HEADING TOWARD THE ELECTION BROADCASTS
The election campaign will move forward to its next phase on March 3rd, with the start of the national TV broadcasts. In the meantime, the media focus seems to be on Netanyahu’s planned speech to the US Congress and on the American debate over a possible agreement with Iran regarding its nuclear capabilities. The key issue of greatest importance, however, is what such an agreement between the West and Iran would entail.
The essence of the possible agreement with Iran was well-formulated by Henry Kissinger, who recently appeared before the US Senate Armed Services Committee. Kissinger stated:
“Nuclear talks with Iran began as an international effort, buttressed by six U.N. resolutions, to deny Iran the capability to develop a military nuclear option. They are now an essentially bilateral negotiation over the scope of that capability through an agreement that sets a hypothetical limit of one year on an assumed breakout. The impact of this approach will be to move from preventing proliferation to managing it.”1
What Kissinger said, rather diplomatically, is that the Obama administration is unlikely to deliver what was expected of it. One might add that Obama’s two terms as president have seen a decline in America’s international status. The US military pulled out of Iraq, only to return to bomb both Iraq and Syria. Tensions with Russia have greatly increased. Obama is in dire need of something which can be described as a foreign policy success, even if at a future date it may turn out to be a bigger disaster than anything he has done so far.
In view of the enormity of the issue at stake, the remainder is indeed of much less importance. This includes the tensions between the Republicans and The White House over Netanyahu’s upcoming lecture and how the invitation was initiated. Obama sees Netanyahu as a major hurdle in achieving his flawed Iran deal, and so the US administration has attempted to falsely blame Netanyahu and render him the scapegoat for deteriorating relations between the US and Israel. US National Security Advisor Susan Rice said that Netanyahu’s speech was “destructive of the fabric of U.S-Israel relationship.” 2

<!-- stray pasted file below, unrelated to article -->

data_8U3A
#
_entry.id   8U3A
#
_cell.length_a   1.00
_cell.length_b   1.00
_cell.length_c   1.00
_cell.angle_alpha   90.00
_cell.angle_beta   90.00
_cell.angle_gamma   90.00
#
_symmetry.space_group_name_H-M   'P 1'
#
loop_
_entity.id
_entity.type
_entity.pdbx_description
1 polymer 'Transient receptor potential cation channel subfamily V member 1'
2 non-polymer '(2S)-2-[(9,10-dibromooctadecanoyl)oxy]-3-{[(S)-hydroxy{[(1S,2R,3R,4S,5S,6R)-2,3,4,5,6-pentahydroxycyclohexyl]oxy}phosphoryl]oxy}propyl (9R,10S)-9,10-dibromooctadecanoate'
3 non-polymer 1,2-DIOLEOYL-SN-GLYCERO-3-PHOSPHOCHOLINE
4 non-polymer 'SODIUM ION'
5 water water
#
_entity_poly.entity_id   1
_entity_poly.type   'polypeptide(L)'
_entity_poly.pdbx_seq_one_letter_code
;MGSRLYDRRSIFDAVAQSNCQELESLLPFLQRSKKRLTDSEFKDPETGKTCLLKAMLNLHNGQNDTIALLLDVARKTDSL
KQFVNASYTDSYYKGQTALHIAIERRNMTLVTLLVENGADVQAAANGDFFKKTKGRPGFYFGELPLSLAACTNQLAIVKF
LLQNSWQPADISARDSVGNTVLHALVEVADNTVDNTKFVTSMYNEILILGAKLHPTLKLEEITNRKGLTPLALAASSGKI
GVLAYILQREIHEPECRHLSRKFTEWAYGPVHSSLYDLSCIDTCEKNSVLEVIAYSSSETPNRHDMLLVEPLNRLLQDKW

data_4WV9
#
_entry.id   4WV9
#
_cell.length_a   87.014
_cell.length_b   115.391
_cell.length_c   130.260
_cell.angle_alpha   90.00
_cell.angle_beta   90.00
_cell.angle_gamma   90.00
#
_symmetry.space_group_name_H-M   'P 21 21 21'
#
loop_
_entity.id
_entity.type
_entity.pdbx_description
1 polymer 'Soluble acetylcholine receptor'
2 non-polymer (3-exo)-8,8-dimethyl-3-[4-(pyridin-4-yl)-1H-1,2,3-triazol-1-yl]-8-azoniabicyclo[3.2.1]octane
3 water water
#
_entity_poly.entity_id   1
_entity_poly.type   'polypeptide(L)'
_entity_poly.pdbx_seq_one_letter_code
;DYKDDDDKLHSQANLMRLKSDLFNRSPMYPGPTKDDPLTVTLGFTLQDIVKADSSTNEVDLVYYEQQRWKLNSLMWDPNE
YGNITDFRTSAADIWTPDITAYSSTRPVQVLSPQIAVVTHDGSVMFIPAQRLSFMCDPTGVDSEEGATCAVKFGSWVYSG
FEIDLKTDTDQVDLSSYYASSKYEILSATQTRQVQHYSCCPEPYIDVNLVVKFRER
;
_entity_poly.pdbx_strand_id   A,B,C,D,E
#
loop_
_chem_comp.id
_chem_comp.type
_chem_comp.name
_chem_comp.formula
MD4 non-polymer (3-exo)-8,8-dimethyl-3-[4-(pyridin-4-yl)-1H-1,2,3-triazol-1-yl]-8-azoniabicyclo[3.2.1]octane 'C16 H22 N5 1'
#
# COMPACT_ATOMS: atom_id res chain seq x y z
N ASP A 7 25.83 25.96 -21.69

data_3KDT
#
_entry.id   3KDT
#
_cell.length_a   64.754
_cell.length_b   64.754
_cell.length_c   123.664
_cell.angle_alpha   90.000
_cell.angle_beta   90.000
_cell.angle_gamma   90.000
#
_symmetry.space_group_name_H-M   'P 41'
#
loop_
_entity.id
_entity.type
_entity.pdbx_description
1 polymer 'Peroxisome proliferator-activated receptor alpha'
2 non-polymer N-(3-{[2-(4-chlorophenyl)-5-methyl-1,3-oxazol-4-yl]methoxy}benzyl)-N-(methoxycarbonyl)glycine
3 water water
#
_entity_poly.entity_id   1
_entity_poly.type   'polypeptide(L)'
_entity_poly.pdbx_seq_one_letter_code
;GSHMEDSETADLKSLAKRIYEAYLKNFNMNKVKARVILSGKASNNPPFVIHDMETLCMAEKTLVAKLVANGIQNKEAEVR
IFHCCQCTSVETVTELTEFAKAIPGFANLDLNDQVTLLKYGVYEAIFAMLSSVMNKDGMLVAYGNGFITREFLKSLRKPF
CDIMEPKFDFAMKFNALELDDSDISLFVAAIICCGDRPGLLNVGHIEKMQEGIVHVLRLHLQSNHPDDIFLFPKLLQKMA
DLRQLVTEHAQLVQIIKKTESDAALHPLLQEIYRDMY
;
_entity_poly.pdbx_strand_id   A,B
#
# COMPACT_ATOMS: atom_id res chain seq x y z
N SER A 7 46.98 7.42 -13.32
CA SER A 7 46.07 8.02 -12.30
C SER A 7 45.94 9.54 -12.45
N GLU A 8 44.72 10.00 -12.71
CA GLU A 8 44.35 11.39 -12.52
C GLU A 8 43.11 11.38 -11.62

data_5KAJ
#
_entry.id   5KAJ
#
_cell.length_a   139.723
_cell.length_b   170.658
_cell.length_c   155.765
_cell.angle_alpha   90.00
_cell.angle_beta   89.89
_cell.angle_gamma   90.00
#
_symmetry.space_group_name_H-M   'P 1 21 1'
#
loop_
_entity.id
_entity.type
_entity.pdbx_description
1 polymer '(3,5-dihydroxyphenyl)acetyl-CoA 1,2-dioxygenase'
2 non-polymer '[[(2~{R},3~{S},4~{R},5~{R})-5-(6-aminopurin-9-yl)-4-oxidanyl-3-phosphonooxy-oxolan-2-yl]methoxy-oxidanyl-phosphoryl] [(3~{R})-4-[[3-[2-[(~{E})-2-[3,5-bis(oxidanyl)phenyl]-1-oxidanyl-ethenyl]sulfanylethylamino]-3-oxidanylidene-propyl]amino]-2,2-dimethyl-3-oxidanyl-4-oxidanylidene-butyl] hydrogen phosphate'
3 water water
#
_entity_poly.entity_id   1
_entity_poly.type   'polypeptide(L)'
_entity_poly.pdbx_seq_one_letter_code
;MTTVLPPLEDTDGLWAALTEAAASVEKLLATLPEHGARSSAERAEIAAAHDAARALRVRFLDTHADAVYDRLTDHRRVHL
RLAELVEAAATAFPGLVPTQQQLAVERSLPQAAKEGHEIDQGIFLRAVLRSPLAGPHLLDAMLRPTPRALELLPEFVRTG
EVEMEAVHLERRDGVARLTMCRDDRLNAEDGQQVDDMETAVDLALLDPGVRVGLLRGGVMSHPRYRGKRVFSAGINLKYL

It is far from certain whether any of this has had much impact on the Israeli elections, and for various reasons. The left-wing opposition to the Likud isn’t very clear about what it would do differently from Netanyahu concerning Iran. Herzog said that a nuclear Iran is very dangerous for Israel but refused to say that it is an existential threat.3 Furthermore, Obama is increasingly unpopular in Israel. A Times of Israel poll found that 72% of Israelis have no faith in Obama’s capability of preventing Iran from getting the nuclear bomb, up from January’s 64%. Only 33% of respondents polled view Obama favorably, while 59% see him unfavorably.